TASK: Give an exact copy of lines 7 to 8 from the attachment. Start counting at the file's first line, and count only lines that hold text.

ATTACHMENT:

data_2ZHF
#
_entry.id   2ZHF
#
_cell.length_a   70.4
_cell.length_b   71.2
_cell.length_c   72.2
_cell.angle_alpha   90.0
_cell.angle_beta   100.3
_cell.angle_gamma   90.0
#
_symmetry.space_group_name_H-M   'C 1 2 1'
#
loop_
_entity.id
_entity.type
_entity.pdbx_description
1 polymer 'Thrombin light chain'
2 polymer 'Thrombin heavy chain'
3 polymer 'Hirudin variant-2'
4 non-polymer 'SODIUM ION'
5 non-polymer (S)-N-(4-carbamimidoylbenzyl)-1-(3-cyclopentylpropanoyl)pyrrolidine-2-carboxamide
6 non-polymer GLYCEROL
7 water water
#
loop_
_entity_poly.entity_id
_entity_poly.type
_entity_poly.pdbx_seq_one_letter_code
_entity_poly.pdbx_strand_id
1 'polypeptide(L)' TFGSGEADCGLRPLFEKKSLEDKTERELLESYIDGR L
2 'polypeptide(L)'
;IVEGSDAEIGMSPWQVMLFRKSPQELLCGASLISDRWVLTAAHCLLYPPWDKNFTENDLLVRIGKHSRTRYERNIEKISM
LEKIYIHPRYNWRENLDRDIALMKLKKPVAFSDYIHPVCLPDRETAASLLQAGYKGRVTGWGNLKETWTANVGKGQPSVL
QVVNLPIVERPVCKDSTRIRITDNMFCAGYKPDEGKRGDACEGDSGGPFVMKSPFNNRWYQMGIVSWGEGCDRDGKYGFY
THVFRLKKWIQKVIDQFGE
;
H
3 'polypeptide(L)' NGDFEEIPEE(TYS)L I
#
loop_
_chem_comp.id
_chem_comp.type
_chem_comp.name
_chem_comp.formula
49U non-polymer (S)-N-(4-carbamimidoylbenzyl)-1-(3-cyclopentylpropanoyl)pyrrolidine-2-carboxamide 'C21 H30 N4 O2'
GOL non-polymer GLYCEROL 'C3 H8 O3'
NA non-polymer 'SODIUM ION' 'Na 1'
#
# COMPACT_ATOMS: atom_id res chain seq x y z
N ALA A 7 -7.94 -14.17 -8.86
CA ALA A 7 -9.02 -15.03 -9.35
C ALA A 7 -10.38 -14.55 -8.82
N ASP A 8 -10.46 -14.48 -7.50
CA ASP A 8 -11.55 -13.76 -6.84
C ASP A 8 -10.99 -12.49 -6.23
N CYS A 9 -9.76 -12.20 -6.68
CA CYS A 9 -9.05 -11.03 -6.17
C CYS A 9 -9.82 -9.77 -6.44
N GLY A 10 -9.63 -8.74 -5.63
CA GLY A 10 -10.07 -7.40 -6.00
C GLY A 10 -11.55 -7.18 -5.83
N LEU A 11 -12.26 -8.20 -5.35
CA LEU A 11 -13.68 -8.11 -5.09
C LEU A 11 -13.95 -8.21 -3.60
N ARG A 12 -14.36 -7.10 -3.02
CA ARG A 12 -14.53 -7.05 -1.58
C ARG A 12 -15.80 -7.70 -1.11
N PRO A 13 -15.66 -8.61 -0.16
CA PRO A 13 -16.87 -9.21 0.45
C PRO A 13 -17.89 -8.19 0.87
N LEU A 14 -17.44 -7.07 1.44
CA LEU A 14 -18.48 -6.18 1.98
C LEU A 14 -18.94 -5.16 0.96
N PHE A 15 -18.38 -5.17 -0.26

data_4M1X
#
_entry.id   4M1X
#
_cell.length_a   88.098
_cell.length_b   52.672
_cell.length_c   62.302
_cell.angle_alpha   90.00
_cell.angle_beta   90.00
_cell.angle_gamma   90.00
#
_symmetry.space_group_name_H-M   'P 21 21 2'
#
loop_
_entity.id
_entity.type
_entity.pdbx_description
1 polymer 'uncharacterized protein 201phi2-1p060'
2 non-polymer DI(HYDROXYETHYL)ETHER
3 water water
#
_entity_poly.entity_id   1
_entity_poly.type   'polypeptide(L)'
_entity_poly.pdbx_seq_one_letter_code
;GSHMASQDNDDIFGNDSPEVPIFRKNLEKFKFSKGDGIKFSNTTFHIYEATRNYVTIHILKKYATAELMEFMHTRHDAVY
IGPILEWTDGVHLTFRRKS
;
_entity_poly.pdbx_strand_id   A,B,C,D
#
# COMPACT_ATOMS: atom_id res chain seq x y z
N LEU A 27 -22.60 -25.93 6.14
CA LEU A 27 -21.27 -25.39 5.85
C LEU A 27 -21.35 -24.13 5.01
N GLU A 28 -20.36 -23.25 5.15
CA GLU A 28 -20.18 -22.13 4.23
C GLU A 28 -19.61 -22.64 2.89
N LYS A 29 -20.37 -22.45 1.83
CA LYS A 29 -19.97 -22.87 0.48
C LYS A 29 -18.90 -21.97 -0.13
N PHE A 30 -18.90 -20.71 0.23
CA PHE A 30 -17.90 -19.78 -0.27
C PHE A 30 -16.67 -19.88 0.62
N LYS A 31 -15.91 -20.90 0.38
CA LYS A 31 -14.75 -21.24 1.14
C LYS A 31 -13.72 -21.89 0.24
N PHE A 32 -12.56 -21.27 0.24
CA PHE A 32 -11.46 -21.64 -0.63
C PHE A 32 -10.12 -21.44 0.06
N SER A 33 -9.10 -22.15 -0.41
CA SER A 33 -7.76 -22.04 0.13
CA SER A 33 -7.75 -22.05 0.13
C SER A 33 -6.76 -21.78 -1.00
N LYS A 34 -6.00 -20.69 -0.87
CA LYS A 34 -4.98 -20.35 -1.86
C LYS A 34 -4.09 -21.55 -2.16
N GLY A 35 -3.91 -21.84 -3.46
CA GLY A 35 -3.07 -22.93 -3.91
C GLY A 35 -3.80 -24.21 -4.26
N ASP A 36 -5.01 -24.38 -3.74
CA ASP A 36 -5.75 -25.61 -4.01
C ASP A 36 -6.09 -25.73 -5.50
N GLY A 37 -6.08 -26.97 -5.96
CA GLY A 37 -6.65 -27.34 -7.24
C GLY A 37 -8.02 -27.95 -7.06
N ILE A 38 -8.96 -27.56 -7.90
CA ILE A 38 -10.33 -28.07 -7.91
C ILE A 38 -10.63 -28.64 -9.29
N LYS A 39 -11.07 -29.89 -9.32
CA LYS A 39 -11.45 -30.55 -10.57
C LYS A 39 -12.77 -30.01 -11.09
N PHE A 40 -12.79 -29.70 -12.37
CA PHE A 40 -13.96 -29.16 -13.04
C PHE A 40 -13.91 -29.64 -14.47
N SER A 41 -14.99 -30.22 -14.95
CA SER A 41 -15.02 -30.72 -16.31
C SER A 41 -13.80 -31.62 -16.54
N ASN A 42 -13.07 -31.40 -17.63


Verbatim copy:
_cell.length_c   72.2
_cell.angle_alpha   90.0